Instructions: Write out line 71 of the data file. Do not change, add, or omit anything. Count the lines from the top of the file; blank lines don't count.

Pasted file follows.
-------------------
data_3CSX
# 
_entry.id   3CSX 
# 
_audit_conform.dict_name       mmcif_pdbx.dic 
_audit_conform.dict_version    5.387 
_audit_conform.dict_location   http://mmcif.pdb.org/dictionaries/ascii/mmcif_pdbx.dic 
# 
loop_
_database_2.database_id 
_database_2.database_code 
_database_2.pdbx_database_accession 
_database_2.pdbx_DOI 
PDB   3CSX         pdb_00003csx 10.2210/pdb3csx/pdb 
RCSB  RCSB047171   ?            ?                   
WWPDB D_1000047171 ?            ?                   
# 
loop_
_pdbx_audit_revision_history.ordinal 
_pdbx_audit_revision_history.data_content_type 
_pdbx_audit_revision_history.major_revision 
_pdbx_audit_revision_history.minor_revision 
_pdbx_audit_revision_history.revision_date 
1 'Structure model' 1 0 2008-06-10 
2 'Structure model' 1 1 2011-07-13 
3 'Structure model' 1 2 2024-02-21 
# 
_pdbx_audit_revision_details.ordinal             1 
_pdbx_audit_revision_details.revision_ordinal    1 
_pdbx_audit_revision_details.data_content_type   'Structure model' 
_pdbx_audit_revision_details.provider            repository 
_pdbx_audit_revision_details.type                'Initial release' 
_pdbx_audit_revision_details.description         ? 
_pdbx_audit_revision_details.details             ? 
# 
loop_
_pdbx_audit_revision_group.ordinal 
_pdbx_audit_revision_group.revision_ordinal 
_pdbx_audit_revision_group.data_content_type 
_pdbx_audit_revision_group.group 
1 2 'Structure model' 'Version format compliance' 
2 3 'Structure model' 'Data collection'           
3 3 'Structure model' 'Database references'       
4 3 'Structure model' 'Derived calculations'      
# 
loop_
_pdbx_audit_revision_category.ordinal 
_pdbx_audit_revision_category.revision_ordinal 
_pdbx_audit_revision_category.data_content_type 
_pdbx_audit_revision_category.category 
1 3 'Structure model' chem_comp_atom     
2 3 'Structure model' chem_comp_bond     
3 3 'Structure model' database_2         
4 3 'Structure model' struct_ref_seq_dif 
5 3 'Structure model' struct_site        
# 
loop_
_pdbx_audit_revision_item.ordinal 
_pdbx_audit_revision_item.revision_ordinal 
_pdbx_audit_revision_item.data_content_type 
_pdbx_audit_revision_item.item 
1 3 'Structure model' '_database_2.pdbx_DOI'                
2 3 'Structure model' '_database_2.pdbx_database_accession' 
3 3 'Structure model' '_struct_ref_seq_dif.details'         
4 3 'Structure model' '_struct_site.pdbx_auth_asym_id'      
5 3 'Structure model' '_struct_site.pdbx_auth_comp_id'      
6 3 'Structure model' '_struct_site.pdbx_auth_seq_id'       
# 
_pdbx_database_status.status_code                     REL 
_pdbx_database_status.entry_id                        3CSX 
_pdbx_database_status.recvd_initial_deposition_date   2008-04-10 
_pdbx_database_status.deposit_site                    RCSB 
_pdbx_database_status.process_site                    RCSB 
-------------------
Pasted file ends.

_pdbx_database_status.recvd_initial_deposition_date   2008-04-10 